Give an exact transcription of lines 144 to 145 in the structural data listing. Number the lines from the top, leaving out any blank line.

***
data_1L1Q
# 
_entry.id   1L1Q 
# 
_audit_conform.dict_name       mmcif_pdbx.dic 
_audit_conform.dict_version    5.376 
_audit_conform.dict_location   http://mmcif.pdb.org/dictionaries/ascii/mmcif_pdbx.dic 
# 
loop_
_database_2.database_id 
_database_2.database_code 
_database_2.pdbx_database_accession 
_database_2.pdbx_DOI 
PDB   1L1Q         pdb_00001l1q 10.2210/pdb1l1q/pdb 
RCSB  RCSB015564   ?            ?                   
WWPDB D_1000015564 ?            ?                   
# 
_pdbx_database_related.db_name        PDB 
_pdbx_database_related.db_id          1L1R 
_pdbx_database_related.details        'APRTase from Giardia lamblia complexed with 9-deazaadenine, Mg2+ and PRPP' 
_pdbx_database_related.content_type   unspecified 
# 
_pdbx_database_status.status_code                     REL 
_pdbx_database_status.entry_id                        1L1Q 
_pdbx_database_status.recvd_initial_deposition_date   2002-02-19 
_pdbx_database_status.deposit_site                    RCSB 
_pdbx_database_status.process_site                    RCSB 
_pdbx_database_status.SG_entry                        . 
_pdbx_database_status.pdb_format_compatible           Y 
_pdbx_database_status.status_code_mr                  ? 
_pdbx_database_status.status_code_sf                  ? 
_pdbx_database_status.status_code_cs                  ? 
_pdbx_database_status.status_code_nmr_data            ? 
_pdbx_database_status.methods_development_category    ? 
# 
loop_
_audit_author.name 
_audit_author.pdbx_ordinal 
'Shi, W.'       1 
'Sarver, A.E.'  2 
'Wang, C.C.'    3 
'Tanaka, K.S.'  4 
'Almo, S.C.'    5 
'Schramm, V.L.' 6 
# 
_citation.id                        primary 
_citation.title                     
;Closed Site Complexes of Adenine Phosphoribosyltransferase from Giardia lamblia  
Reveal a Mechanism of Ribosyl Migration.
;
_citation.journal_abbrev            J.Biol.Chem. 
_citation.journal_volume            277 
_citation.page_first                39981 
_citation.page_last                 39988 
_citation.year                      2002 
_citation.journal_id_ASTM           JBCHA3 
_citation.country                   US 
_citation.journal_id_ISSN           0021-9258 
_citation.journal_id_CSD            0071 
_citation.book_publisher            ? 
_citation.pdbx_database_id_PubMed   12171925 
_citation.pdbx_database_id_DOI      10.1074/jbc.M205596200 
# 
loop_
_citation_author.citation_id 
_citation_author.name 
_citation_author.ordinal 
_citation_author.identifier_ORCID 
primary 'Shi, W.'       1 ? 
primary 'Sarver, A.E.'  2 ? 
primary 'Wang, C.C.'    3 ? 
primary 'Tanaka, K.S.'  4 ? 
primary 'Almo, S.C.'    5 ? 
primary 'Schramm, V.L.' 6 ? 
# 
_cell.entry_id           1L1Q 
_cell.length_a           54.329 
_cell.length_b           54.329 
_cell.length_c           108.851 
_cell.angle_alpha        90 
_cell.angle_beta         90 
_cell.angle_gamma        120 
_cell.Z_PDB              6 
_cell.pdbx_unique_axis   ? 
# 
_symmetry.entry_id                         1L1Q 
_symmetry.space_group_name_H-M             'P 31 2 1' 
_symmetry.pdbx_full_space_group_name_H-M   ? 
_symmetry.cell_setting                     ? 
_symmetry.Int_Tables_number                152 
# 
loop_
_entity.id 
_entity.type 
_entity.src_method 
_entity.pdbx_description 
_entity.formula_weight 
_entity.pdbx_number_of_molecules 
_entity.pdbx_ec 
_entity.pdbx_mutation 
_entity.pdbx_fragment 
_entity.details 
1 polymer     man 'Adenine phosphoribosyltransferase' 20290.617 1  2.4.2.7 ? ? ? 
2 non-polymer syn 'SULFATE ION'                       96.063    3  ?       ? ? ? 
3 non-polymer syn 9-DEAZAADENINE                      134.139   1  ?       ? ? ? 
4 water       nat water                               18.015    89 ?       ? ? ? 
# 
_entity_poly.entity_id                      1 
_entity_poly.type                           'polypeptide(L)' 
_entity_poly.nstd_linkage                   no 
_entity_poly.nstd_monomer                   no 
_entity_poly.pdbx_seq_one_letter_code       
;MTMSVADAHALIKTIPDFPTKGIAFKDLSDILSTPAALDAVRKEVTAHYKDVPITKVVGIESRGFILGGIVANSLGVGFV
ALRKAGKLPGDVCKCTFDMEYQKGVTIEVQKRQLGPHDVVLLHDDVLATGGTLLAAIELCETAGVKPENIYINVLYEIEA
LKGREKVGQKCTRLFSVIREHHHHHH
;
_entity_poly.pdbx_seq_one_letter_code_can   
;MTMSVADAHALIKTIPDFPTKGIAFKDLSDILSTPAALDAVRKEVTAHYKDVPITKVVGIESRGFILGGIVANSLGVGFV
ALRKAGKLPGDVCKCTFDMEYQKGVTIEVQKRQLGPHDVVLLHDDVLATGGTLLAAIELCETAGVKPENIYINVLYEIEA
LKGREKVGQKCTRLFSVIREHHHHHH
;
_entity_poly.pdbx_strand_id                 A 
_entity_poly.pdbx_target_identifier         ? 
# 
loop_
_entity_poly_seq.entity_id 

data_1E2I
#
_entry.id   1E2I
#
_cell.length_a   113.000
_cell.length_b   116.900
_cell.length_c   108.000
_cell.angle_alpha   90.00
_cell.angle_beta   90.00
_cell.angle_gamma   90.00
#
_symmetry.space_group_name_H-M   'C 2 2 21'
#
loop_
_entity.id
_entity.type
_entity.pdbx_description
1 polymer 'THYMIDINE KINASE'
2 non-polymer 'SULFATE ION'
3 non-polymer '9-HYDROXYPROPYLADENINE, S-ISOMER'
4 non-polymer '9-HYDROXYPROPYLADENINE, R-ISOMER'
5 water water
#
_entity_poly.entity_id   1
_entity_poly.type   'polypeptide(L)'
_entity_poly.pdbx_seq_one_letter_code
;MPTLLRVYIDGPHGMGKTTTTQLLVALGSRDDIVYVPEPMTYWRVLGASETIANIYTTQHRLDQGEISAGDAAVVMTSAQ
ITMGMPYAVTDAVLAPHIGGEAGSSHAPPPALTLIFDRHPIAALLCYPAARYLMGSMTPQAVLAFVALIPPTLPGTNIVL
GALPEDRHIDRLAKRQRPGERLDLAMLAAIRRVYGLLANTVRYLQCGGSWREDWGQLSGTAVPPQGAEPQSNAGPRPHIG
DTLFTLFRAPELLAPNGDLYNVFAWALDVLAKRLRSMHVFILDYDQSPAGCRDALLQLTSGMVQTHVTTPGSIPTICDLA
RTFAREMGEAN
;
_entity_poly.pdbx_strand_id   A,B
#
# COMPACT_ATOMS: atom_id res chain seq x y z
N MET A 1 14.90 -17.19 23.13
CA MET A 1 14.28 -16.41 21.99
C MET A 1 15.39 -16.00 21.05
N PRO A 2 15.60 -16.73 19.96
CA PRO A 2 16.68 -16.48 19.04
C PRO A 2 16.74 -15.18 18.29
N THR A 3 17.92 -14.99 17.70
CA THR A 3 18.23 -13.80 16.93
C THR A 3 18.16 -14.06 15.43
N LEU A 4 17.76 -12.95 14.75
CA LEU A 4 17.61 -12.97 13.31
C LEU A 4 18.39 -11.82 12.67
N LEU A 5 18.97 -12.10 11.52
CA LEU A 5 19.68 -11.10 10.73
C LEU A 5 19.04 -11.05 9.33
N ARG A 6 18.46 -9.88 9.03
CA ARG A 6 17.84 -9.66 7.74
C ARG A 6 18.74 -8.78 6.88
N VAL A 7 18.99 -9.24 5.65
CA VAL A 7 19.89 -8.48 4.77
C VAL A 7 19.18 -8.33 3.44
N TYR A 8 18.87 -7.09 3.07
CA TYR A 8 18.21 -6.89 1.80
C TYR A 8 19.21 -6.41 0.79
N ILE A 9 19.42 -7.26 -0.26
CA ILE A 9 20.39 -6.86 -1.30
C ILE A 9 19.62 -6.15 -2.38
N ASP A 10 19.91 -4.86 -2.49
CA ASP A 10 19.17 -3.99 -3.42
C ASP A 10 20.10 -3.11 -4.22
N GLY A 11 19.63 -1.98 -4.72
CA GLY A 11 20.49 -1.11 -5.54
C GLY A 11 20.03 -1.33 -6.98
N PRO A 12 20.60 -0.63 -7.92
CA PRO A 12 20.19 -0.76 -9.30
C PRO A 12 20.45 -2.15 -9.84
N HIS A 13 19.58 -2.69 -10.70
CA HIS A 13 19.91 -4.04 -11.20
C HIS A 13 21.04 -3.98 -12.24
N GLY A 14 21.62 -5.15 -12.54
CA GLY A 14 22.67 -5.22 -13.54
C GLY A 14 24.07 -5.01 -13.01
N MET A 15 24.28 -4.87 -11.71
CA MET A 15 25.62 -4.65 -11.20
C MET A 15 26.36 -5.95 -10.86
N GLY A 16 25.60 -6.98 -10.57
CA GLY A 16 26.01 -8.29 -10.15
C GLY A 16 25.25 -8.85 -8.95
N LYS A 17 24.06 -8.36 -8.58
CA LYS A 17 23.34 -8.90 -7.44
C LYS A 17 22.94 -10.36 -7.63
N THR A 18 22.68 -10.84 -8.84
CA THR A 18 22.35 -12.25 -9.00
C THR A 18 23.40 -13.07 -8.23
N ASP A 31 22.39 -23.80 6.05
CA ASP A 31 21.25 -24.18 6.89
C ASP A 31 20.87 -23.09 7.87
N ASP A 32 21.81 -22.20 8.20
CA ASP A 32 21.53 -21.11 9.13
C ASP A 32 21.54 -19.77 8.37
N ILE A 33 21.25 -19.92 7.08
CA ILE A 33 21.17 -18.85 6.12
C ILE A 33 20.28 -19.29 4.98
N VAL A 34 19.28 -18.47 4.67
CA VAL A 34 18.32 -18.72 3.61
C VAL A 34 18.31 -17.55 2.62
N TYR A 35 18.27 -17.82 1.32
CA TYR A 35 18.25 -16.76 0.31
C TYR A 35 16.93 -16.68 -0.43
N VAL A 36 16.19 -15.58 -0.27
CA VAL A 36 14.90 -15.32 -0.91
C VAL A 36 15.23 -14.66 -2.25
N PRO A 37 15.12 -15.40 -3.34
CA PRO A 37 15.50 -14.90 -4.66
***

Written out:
1 polymer 'THYMIDINE KINASE'
2 non-polymer 'SULFATE ION'